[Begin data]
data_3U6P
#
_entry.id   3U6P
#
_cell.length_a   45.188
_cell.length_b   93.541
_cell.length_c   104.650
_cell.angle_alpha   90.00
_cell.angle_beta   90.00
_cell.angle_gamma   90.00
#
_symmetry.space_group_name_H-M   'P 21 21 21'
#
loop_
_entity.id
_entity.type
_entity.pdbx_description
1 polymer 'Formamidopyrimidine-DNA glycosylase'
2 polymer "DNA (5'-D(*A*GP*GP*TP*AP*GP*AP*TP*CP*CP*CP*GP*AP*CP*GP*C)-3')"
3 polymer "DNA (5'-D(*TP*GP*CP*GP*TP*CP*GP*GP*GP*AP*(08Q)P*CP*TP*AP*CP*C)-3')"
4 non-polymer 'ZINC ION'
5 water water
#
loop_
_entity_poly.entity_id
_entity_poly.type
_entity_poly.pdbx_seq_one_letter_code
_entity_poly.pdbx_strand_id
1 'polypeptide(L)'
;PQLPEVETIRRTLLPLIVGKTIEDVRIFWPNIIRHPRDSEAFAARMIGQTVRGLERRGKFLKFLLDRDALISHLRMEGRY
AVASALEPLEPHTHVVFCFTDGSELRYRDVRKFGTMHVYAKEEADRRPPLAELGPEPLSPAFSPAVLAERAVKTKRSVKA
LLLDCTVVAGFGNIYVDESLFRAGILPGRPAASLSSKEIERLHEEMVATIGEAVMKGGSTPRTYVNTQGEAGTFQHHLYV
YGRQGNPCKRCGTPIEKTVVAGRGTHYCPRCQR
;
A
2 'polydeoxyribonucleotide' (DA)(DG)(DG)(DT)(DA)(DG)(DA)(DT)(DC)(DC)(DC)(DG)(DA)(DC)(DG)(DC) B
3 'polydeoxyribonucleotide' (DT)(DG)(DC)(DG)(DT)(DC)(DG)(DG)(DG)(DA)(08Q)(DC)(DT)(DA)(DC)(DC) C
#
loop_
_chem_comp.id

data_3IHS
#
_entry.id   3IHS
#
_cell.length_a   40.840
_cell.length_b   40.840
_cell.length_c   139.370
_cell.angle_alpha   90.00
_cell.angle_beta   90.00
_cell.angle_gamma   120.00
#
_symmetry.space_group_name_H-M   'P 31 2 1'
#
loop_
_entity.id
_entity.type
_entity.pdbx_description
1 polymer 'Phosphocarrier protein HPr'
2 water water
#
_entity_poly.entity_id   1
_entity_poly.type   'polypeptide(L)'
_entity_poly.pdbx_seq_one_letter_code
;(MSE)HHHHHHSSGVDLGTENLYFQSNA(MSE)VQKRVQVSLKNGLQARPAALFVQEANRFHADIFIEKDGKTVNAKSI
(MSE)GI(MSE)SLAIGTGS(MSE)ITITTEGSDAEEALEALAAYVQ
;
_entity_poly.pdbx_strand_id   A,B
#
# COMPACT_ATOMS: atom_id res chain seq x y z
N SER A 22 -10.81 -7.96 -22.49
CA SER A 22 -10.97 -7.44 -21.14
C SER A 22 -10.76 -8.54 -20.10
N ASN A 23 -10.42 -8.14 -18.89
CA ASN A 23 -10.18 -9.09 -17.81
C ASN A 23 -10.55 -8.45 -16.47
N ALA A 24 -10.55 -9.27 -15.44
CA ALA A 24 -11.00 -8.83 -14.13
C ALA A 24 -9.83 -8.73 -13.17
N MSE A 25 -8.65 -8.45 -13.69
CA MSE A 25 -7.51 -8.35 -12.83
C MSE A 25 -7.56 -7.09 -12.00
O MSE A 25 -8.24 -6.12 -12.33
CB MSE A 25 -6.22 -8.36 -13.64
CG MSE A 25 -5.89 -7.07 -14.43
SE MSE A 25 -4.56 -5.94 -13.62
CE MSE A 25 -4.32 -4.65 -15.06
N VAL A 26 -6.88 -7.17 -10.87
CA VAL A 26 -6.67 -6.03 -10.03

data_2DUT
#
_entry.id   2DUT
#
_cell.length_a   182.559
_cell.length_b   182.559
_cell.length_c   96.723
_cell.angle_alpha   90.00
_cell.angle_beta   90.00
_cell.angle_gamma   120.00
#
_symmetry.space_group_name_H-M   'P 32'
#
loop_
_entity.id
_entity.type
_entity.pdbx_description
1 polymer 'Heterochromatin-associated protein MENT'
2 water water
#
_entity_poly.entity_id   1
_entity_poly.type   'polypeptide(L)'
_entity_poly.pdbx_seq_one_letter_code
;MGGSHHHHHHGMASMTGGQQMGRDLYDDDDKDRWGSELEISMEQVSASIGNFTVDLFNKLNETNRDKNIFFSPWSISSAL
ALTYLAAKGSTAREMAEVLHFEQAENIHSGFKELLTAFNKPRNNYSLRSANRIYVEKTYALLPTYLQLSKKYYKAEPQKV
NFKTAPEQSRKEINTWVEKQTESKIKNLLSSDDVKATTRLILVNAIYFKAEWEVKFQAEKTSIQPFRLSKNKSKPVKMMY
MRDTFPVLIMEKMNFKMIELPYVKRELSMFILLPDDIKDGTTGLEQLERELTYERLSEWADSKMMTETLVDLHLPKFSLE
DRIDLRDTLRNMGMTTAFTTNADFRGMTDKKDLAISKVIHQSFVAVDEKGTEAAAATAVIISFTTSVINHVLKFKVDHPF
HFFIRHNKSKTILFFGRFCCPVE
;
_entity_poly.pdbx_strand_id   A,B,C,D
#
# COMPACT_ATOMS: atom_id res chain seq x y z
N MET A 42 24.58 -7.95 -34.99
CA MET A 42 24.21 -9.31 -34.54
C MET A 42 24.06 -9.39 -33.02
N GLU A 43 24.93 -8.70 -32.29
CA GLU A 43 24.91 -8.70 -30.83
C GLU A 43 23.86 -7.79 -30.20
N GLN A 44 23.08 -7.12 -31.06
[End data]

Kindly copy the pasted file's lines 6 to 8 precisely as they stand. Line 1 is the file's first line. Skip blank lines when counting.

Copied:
_cell.length_b   93.541
_cell.length_c   104.650
_cell.angle_alpha   90.00